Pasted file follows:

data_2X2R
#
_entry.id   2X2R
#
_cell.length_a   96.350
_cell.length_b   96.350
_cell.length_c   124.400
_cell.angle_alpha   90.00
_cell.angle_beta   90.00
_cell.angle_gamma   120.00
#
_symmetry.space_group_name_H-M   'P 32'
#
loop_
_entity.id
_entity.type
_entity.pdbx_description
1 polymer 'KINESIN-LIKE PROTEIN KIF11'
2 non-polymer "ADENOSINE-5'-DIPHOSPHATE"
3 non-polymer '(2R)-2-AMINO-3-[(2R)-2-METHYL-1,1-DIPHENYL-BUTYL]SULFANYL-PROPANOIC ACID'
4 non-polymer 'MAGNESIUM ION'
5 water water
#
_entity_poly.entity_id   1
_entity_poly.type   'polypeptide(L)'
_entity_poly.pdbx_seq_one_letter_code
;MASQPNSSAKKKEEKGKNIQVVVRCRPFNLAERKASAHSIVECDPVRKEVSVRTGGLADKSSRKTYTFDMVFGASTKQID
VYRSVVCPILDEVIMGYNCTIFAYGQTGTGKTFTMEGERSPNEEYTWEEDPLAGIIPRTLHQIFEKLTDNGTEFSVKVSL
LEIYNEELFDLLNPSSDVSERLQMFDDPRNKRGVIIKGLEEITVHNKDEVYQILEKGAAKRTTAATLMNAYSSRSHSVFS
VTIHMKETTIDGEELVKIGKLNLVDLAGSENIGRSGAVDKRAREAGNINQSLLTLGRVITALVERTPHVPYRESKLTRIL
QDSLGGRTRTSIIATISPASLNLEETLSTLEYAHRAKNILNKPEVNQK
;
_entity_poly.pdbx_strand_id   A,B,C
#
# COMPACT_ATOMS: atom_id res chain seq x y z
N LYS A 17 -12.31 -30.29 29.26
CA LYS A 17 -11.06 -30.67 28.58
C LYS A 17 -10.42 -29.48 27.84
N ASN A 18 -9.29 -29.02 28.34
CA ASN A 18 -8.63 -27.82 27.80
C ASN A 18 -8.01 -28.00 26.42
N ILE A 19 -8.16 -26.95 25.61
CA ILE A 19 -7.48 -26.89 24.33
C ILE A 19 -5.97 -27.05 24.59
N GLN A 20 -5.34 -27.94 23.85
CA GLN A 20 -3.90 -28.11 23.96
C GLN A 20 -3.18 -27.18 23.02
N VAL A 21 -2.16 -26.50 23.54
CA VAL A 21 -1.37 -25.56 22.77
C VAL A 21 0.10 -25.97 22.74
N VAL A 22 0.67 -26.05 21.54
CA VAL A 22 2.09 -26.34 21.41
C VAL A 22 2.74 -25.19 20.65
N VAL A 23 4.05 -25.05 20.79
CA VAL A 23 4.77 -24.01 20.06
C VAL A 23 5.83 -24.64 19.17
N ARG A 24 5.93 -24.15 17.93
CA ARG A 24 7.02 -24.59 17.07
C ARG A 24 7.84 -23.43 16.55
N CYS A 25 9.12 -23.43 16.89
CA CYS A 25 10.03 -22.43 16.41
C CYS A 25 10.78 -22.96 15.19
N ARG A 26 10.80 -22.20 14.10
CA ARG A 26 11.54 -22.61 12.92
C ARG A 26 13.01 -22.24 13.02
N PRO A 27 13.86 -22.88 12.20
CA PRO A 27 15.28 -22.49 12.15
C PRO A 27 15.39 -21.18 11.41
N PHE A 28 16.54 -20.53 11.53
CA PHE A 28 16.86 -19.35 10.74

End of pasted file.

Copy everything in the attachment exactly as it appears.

data_2X2R
#
_entry.id   2X2R
#
_cell.length_a   96.350
_cell.length_b   96.350
_cell.length_c   124.400
_cell.angle_alpha   90.00
_cell.angle_beta   90.00
_cell.angle_gamma   120.00
#
_symmetry.space_group_name_H-M   'P 32'
#
loop_
_entity.id
_entity.type
_entity.pdbx_description
1 polymer 'KINESIN-LIKE PROTEIN KIF11'
2 non-polymer "ADENOSINE-5'-DIPHOSPHATE"
3 non-polymer '(2R)-2-AMINO-3-[(2R)-2-METHYL-1,1-DIPHENYL-BUTYL]SULFANYL-PROPANOIC ACID'
4 non-polymer 'MAGNESIUM ION'
5 water water
#
_entity_poly.entity_id   1
_entity_poly.type   'polypeptide(L)'
_entity_poly.pdbx_seq_one_letter_code
;MASQPNSSAKKKEEKGKNIQVVVRCRPFNLAERKASAHSIVECDPVRKEVSVRTGGLADKSSRKTYTFDMVFGASTKQID
VYRSVVCPILDEVIMGYNCTIFAYGQTGTGKTFTMEGERSPNEEYTWEEDPLAGIIPRTLHQIFEKLTDNGTEFSVKVSL
LEIYNEELFDLLNPSSDVSERLQMFDDPRNKRGVIIKGLEEITVHNKDEVYQILEKGAAKRTTAATLMNAYSSRSHSVFS
VTIHMKETTIDGEELVKIGKLNLVDLAGSENIGRSGAVDKRAREAGNINQSLLTLGRVITALVERTPHVPYRESKLTRIL
QDSLGGRTRTSIIATISPASLNLEETLSTLEYAHRAKNILNKPEVNQK
;
_entity_poly.pdbx_strand_id   A,B,C
#
# COMPACT_ATOMS: atom_id res chain seq x y z
N LYS A 17 -12.31 -30.29 29.26
CA LYS A 17 -11.06 -30.67 28.58
C LYS A 17 -10.42 -29.48 27.84
N ASN A 18 -9.29 -29.02 28.34
CA ASN A 18 -8.63 -27.82 27.80
C ASN A 18 -8.01 -28.00 26.42
N ILE A 19 -8.16 -26.95 25.61
CA ILE A 19 -7.48 -26.89 24.33
C ILE A 19 -5.97 -27.05 24.59
N GLN A 20 -5.34 -27.94 23.85
CA GLN A 20 -3.90 -28.11 23.96
C GLN A 20 -3.18 -27.18 23.02
N VAL A 21 -2.16 -26.50 23.54
CA VAL A 21 -1.37 -25.56 22.77
C VAL A 21 0.10 -25.97 22.74
N VAL A 22 0.67 -26.05 21.54
CA VAL A 22 2.09 -26.34 21.41
C VAL A 22 2.74 -25.19 20.65
N VAL A 23 4.05 -25.05 20.79
CA VAL A 23 4.77 -24.01 20.06
C VAL A 23 5.83 -24.64 19.17
N ARG A 24 5.93 -24.15 17.93
CA ARG A 24 7.02 -24.59 17.07
C ARG A 24 7.84 -23.43 16.55
N CYS A 25 9.12 -23.43 16.89
CA CYS A 25 10.03 -22.43 16.41
C CYS A 25 10.78 -22.96 15.19
N ARG A 26 10.80 -22.20 14.10
CA ARG A 26 11.54 -22.61 12.92
C ARG A 26 13.01 -22.24 13.02
N PRO A 27 13.86 -22.88 12.20
CA PRO A 27 15.28 -22.49 12.15
C PRO A 27 15.39 -21.18 11.41
N PHE A 28 16.54 -20.53 11.53
CA PHE A 28 16.86 -19.35 10.74